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THE UNSEEMLY row over the written legacy of George Carman QC looks set to cloud the official launch of the first biography of the great man. The book, No Ordinary Man, written by his son Dominic, is to be published by Hodder & Stoughton later this month, just over a year after the lawyer's death from cancer. However, Karen Phillipps, the woman who lived with "Gorgeous George'' for 15 years, claims that Dominic Carman's book was not written with his father's blessing. She now intends to write her own biography and has secured the service of literary agent Ed Victor. Dominic Carman counters that his father expressly asked him to write the book and had left him some legal papers which he says supports this claim. What seems to be the only thing not in dispute is the public's interest in the life of perhaps the world's greatest libel lawyer and a Sunday newspaper has already snapped up serialisation rights to No Ordinary Man.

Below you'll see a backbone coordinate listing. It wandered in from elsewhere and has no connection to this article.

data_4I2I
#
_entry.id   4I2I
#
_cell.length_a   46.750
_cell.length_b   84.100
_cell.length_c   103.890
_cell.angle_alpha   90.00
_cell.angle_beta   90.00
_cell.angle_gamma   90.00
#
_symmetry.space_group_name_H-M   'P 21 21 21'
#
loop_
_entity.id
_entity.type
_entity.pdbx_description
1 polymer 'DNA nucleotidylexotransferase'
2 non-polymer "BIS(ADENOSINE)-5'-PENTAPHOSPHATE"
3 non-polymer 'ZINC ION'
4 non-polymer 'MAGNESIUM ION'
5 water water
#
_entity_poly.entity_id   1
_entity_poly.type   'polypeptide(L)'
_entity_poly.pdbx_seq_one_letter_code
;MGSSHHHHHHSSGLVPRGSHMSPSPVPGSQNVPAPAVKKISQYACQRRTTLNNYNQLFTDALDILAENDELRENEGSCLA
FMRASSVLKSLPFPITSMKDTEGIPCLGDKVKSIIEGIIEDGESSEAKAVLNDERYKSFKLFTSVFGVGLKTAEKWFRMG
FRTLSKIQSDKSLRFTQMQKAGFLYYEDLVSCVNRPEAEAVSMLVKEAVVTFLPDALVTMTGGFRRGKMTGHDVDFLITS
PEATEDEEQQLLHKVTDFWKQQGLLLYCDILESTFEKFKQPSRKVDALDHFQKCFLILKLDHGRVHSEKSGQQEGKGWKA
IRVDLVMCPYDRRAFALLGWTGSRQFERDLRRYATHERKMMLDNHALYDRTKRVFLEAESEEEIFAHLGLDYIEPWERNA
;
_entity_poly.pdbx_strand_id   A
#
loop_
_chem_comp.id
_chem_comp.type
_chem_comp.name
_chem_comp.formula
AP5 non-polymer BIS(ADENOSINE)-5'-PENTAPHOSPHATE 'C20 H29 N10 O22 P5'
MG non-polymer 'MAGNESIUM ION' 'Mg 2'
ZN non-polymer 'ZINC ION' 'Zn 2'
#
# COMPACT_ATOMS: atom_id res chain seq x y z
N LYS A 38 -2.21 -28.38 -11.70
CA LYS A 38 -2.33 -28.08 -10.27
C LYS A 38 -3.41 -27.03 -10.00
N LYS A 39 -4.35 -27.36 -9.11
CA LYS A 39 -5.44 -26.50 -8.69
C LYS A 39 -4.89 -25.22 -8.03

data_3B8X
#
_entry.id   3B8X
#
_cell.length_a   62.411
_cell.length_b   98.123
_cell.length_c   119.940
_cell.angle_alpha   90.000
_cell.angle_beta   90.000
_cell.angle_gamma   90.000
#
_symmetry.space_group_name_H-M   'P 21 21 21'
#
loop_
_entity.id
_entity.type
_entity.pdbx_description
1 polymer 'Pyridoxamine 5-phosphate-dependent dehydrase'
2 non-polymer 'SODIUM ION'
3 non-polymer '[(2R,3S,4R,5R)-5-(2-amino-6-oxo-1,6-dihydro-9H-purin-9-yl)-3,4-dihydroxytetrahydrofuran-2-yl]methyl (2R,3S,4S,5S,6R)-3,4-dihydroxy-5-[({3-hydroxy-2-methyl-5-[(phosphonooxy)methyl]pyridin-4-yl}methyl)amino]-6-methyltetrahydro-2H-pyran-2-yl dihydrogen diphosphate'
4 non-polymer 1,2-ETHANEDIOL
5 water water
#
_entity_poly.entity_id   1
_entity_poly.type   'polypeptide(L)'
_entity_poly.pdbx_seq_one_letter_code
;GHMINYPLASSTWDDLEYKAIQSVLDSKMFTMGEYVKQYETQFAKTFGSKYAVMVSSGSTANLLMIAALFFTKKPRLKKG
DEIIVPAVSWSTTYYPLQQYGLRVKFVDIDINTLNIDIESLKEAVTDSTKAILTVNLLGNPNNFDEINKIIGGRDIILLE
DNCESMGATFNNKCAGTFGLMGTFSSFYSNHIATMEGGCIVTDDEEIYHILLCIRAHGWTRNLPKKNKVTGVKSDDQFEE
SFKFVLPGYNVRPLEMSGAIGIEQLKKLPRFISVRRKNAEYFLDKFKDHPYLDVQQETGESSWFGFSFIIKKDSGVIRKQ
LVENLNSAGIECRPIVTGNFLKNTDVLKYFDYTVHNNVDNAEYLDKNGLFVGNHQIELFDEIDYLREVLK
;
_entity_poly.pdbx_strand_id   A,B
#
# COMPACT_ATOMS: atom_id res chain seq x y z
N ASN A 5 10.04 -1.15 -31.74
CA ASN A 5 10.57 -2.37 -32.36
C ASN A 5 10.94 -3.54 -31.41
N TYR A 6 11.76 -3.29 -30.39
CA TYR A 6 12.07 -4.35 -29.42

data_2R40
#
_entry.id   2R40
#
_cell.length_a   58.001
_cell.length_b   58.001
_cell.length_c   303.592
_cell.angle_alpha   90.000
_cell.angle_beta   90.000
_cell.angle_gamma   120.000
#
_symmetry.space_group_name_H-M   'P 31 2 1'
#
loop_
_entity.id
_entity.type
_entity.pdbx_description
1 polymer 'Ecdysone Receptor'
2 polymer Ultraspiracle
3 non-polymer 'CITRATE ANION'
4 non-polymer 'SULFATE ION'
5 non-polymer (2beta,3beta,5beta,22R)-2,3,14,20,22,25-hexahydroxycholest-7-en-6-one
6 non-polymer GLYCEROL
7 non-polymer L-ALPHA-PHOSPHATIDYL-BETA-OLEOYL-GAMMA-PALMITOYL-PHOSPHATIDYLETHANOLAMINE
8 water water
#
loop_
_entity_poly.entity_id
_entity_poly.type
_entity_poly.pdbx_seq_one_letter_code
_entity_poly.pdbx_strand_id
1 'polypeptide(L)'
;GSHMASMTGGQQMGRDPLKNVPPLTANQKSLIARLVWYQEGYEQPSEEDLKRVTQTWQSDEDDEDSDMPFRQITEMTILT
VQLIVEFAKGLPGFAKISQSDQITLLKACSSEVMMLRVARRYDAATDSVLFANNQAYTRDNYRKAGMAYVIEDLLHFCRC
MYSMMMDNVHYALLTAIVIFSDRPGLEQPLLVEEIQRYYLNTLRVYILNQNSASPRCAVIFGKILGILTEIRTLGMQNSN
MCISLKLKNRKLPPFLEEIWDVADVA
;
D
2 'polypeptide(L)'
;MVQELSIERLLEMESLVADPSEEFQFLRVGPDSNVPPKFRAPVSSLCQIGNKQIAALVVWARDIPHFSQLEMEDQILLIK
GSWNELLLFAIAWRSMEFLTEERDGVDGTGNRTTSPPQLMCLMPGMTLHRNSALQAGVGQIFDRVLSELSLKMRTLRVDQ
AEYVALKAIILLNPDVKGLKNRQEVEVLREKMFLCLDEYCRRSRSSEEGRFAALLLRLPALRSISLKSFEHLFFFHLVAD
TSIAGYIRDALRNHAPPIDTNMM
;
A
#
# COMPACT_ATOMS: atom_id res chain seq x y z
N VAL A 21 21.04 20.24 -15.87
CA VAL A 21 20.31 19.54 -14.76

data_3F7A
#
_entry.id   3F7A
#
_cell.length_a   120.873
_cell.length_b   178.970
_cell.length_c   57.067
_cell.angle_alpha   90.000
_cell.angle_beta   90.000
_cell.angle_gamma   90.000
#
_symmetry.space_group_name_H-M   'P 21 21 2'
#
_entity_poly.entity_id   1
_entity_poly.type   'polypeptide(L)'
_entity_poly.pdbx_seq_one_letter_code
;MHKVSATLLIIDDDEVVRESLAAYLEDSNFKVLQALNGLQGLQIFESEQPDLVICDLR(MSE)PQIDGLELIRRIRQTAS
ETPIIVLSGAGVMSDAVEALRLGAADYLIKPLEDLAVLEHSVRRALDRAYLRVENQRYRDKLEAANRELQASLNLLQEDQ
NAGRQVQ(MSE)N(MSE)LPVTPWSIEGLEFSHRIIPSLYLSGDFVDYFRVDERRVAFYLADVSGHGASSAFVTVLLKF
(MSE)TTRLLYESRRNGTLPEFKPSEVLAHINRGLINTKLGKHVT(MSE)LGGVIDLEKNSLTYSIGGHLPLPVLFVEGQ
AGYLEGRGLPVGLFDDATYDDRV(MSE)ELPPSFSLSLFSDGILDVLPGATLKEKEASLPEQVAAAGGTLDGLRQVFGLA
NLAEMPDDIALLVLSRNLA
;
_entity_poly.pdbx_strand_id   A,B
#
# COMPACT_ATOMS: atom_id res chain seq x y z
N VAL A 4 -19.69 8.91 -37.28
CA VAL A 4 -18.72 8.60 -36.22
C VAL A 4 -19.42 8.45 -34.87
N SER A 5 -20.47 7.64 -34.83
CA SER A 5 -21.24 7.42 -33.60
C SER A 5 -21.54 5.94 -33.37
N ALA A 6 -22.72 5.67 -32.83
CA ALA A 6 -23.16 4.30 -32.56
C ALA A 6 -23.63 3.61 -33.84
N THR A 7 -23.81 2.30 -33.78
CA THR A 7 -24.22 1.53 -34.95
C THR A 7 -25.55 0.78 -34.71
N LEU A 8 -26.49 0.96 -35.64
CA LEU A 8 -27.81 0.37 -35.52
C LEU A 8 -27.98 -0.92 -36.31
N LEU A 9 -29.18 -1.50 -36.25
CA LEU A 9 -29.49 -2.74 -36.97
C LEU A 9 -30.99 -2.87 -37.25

LORD WOOLF continued his tour of the Radio 4 studios yesterday when he returned to the Today programme to mount an assault on the Government's anti-terrorism legislation. Last week the Lord Chief Justice used his appearance to suggest that the best way of dealing with dangerous paedophiles was to lock them up before they had committed an offence. That proposal presented the Home Secretary, David Blunkett, with an unexpected opportunity to reverse roles with the Lord Chief Justice. Eschewing the Today programme Mr Blunkett chose Jimmy Young's show on Radio 2, where he suggested that the country's most senior Judge was the one now being illiberal by making "dangerous'' attacks on civil liberties.

TIME IS running out for the Bar Council's campaign to "Save trial by jury". The Government isdrawing up its plans to implement Lord Justice Auld's recommendations for a new tier of criminal courts which could lead to a greater curb to the right to jury trial than that contained in the Mode of Trial Bill. The deadline for response to the Auld review is 31 January, but the Bar Council is holding a special meeting on 14 January for a final rallying call.